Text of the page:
A variety of semiautomatic methods, based on the use of derivatives of the magnetic anomalies, have been developed for the determination of both of the causative source parameters such as locations of boundaries and depths. One of these techniques is the method of the analytic signal for magnetic anomalies, which was initially used in its complex function form and makes use of the properties of the Hilbert transform. Initially, it was successfully applied on profile data to locate dike like bodies. The method was further developed by Roest et al. (1992) for the interpretation of aeromagnetic maps. Moreover, Bastani and Pedersen (2001) employed the method to estimate many parameters of dike like bodies, including depth, strike, dip, width, and magnetization. Also, Salem et al. (2002) demonstrated the feasibility of the method to locate compact magnetic objects often encountered in environmental applications. The success of the analytic signal method results from the fact that source locations of magnetic anomalies are obtained using only a few assumptions .For example, horizontal positions are estimated by the maxima of the amplitude of the analytic signal (<em>AAS</em>). In addition, depths can be obtained from the shape of the <em>AAS </em>or based on the ratio of the <em>AAS </em>to its higher derivatives. However, a correct estimate of the depth is obtained only when the source corresponds to the chosen model. Several attempts have been made to enable the analytic signal method to estimate both the depth and model type of magnetic sources. Furthermore, a number of automated methods only for source location from 2D (profile) magnetic data have been developed, based on either the local wavenumber. The main advantage of using derived quantities such as the local wavenumber (LW) and amplitude of the analytic signal (AS) is that they are generally independent of source magnetization and dip effects, therefore allowing positional parameters such as depth and horizontal location to be determined more directly than from the magnetic field.
Special function such as Euler deconvolution and analytic signal play an important role in potential field data interpretation particularly in the case of magnetic data. In this paper, a new method is proposed based on the combination of these two functions that can lead to automatic interpretation of 2D and 3D magnetic data. In this method both the depth and type of subsurface body will be estimated simultaneously. The final equation is produced with substitution of the Euler deconvolution derivatives in the analytic signal equation. The proposed method has been applied on synthetic and real magnetic data successfully. Also this method is applied on high-resolution aeromagnetic data from Yigarn plateau in Western Australia in which it enhaned the dykes. This method is applied on a ground magnetic profile in Central Iranian Iron ore in Bafgh and the results was tested using inverse modeling.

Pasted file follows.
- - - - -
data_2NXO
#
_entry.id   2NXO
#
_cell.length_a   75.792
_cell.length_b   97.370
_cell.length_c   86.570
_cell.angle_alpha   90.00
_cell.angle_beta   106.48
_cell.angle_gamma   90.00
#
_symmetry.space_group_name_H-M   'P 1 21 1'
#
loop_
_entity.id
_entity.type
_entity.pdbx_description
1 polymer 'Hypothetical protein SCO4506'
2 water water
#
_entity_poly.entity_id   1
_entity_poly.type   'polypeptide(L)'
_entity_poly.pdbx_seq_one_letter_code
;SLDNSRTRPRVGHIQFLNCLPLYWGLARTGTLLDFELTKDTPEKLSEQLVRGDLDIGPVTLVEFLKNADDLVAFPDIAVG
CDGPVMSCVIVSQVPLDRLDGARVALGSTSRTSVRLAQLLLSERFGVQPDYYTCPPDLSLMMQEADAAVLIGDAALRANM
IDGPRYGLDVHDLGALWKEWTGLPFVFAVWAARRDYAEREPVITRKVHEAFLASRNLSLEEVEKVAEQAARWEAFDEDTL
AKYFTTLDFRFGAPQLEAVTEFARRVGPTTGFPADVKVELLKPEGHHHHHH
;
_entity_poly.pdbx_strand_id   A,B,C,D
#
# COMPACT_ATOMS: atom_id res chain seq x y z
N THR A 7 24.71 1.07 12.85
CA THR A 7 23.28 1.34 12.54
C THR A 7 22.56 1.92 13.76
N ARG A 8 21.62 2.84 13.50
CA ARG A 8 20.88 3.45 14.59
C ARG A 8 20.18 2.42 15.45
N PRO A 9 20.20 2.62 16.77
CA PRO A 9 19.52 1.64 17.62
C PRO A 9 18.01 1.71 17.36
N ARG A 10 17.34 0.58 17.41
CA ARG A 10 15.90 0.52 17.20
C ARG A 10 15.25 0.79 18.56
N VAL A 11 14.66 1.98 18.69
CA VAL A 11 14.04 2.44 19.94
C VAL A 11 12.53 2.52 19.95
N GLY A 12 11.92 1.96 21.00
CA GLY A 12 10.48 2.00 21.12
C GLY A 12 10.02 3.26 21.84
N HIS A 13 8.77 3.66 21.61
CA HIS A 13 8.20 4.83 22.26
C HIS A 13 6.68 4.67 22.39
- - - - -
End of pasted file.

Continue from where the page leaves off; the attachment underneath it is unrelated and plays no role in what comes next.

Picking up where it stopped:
Euler,Analytic signal,Potential Field,Yigarn plateau,Central Iran Iron ore,inverse modeling
https://jesphys.ut.ac.ir/article_35187.html
https://jesphys.ut.ac.ir/article_35187_ecf0c4de58edc4278c4e6a8754297d54.pdf
Institute of Geophysics, University of Tehran
Journal of the Earth and Space Physics
2538-371X
2538-3906
39
2
2013
08
23
Evaluation of Havir Lake formation causes based on magnetotelluric data
95
110
FA
Behrooz
Oskooi
Assistant Professor, Earth Physics Department, Institute of Geophysics, University of Tehran, Iran
boskooi2@ut.ac.ir
Safieh
Omidian
Ph.D. Student, Faculty of Geology, University of Sistan and Balouchestan, Iran
omidian@mailanator.com
10.22059/jesphys.2013.35190
Electromagnetic methods are widely used for the study of subsurface resistivity structures. These methods are based on the response of the subsurface structures to electromagnetic fields. The magnetotelluric (MT) method is an electromagnetic technique that uses the natural, time varying electric and magnetic field components measured at right angles to the surface of the earth, to make inferences about the earth’s electrical structure which in turn can be related to the geology tectonics and subsurface conditions. Measurements of the horizontal components of the natural electromagnetic field are used to construct the full complex impedance tensor, Z, as a function of frequency. Using the effective impedance, determinant of apparent resistivities and phases are computed and used for the inversion. Also the apparent resistivity for DET-mode is computed and used for the 2D inversion.